Connecticut Travel Guide
Connecticut is often passed over in favor of more popular New England destinations such as Vermont and Maine, but in fact, this quiet, unpretentious state has a lot to offer visitors in search of gentle nature and rich history that stretches all the way back to the original 13 American colonies.
Between its wonderfully quiet coastline and a rolling interior dotted with colonial villages that date to the origins of the nation, Connecticut has plenty of history to share with visitors. Mystic Seaport showcases the power of Connecticut’s seafaring traditions in the 18th century, while a string of little hamlets like Woodland, New Lyme, and Litchfield allow travelers to tailor a road trip to fill the memory vaults.
Once you get back into the rural Litchfield Fields or Fairfield Country, the pace of life slows to a crawl. The people embody the stubborn Yankee spirit, both welcoming and aloof at the same time. Connecticut is a great value in terms of hotel rates, dining costs, and just about everything else. But that doesn’t mean it slacks on quality things to do or accommodation.
Along the coast, there are a myriad of ways to explore the beaches and offshore islets of Long Island Sound. Apart from Americana heritage, outdoor recreation is the other star attraction in Connecticut. Inland, its mighty rivers flow easily to the sea, offering endless opportunities for boating adventures, riverboat cruises, and fishing outings. It’s easy to combine heritage with activity, staying in colonial-era inns while hitting the rivers or hiking trails by day.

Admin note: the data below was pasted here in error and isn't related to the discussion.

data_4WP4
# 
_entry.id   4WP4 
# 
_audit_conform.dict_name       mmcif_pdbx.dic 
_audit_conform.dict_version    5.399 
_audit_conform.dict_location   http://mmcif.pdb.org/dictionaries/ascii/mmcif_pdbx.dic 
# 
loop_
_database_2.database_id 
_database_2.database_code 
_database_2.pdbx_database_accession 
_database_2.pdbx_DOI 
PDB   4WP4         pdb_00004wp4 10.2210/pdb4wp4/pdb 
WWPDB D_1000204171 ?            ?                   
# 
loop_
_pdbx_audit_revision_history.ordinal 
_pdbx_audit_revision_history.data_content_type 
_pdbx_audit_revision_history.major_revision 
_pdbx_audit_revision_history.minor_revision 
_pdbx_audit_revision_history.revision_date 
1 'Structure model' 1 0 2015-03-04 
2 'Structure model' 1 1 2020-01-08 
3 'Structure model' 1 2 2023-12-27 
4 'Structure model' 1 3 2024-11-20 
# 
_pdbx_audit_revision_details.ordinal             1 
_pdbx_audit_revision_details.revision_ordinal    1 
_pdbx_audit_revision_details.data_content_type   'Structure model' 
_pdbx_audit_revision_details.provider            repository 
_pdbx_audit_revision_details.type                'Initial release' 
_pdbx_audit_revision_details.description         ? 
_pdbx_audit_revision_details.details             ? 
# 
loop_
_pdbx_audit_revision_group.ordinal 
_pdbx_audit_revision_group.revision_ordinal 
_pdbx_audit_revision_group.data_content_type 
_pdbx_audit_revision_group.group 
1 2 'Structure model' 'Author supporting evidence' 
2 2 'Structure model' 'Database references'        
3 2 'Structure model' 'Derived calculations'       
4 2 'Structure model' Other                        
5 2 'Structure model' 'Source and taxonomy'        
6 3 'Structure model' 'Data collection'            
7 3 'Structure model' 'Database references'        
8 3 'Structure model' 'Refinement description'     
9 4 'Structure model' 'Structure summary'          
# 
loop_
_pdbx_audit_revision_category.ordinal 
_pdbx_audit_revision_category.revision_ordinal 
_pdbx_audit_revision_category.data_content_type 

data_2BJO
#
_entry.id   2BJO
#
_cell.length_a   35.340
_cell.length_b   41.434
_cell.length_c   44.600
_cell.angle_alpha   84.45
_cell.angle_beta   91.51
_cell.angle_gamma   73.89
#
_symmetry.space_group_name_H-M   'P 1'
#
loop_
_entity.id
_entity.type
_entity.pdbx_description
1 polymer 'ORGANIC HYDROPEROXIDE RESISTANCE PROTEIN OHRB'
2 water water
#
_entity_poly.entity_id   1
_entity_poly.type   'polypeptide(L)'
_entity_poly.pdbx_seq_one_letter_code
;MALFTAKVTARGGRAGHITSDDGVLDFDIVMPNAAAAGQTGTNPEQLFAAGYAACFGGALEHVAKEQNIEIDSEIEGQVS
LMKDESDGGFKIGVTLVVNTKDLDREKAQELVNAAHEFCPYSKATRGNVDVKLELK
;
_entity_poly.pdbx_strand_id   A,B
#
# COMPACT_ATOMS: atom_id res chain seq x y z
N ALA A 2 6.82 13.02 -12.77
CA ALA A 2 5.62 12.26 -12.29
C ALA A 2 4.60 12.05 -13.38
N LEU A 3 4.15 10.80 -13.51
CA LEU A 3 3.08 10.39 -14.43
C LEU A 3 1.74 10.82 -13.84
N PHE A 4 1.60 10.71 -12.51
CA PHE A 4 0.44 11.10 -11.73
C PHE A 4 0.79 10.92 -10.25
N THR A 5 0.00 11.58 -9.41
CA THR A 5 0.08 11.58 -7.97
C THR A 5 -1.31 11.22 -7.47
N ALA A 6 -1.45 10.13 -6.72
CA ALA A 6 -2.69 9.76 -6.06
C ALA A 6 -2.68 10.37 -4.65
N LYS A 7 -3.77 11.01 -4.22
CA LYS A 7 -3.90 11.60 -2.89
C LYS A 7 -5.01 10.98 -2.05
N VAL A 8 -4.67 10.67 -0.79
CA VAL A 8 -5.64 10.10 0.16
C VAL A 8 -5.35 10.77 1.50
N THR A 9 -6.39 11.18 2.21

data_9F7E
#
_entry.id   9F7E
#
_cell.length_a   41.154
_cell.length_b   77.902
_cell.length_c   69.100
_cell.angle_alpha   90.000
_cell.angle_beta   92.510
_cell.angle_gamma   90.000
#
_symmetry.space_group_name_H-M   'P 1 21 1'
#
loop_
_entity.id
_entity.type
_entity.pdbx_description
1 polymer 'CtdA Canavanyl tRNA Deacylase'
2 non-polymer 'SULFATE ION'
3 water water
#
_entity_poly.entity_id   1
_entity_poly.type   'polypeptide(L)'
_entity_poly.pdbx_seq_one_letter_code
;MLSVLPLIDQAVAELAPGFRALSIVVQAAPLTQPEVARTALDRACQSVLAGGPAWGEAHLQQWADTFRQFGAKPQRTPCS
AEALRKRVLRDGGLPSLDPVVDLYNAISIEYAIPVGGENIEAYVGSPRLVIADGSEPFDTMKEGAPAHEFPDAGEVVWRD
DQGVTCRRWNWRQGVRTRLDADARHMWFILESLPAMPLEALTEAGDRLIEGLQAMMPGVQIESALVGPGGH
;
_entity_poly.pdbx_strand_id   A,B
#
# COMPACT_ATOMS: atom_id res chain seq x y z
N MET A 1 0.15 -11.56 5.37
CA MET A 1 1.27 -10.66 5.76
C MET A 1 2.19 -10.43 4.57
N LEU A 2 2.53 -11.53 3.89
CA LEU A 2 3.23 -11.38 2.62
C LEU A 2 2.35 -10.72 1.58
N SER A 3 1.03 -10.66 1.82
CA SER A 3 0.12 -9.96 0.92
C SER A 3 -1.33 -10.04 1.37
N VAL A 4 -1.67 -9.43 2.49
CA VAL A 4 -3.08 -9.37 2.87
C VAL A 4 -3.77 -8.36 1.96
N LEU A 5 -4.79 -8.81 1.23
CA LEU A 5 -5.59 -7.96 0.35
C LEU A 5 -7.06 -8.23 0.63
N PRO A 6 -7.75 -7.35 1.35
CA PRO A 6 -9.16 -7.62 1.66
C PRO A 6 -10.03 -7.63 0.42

Getting around Connecticut is best done by car. It’s not hard to get here, as there are airports in Hartford and New Haven, and a useful Amtrak train route that stops at several towns along the coast. But to really get out and see the historic sights, you need your own set of wheels―an expense that needs to be budgeted into any extended trip to Connecticut.
- Imagine you are back in an 18th-century whaling village in Mystic Seaport, the state’s top attraction
- Combine a historic steam train ride from Essex Town with a classic riverboat cruise along the Connecticut River to fully experience the role of rivers in the state
- Eat fresh lobster and seafood at one of the legendary seafood shacks along the coastal Boston Post Road between Madison and Guilford
- Hunt for antiques in Woodbury or other historic villages in Litchfield Fields and Fairfield Country
- Wander the campus of Yale University in New Haven and imagine the centuries of academia at America’s third-oldest university
- Fish for your pleasure on the Housatonic River, one of New England’s premier fishing rivers
- Examine how the famous writer Mark Twain lived when he wrote Huckleberry Finn at his home-museum in Hartford